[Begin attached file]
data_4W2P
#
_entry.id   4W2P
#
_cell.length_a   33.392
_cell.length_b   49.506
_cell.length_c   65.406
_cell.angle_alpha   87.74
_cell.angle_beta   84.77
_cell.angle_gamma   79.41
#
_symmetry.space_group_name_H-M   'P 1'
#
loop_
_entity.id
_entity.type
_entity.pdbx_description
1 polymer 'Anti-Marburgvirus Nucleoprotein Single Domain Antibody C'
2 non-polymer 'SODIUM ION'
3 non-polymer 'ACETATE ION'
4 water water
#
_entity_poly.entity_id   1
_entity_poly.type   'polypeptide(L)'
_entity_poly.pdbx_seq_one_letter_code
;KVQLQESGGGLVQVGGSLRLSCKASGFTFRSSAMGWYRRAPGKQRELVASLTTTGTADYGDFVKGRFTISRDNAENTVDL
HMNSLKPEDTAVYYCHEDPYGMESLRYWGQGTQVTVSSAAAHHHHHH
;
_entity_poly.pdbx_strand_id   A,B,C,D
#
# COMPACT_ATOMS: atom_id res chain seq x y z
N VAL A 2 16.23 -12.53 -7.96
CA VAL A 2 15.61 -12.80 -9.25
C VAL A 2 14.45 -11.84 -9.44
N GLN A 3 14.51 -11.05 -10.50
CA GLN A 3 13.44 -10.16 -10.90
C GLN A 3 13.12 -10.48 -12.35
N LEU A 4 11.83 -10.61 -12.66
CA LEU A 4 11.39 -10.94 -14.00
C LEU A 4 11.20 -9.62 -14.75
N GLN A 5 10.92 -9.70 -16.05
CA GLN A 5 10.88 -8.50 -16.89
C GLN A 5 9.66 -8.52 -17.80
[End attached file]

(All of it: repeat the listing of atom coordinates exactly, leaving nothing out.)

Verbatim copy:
data_4W2P
#
_entry.id   4W2P
#
_cell.length_a   33.392
_cell.length_b   49.506
_cell.length_c   65.406
_cell.angle_alpha   87.74
_cell.angle_beta   84.77
_cell.angle_gamma   79.41
#
_symmetry.space_group_name_H-M   'P 1'
#
loop_
_entity.id
_entity.type
_entity.pdbx_description
1 polymer 'Anti-Marburgvirus Nucleoprotein Single Domain Antibody C'
2 non-polymer 'SODIUM ION'
3 non-polymer 'ACETATE ION'
4 water water
#
_entity_poly.entity_id   1
_entity_poly.type   'polypeptide(L)'
_entity_poly.pdbx_seq_one_letter_code
;KVQLQESGGGLVQVGGSLRLSCKASGFTFRSSAMGWYRRAPGKQRELVASLTTTGTADYGDFVKGRFTISRDNAENTVDL
HMNSLKPEDTAVYYCHEDPYGMESLRYWGQGTQVTVSSAAAHHHHHH
;
_entity_poly.pdbx_strand_id   A,B,C,D
#
# COMPACT_ATOMS: atom_id res chain seq x y z
N VAL A 2 16.23 -12.53 -7.96
CA VAL A 2 15.61 -12.80 -9.25
C VAL A 2 14.45 -11.84 -9.44
N GLN A 3 14.51 -11.05 -10.50
CA GLN A 3 13.44 -10.16 -10.90
C GLN A 3 13.12 -10.48 -12.35
N LEU A 4 11.83 -10.61 -12.66
CA LEU A 4 11.39 -10.94 -14.00
C LEU A 4 11.20 -9.62 -14.75
N GLN A 5 10.92 -9.70 -16.05
CA GLN A 5 10.88 -8.50 -16.89
C GLN A 5 9.66 -8.52 -17.80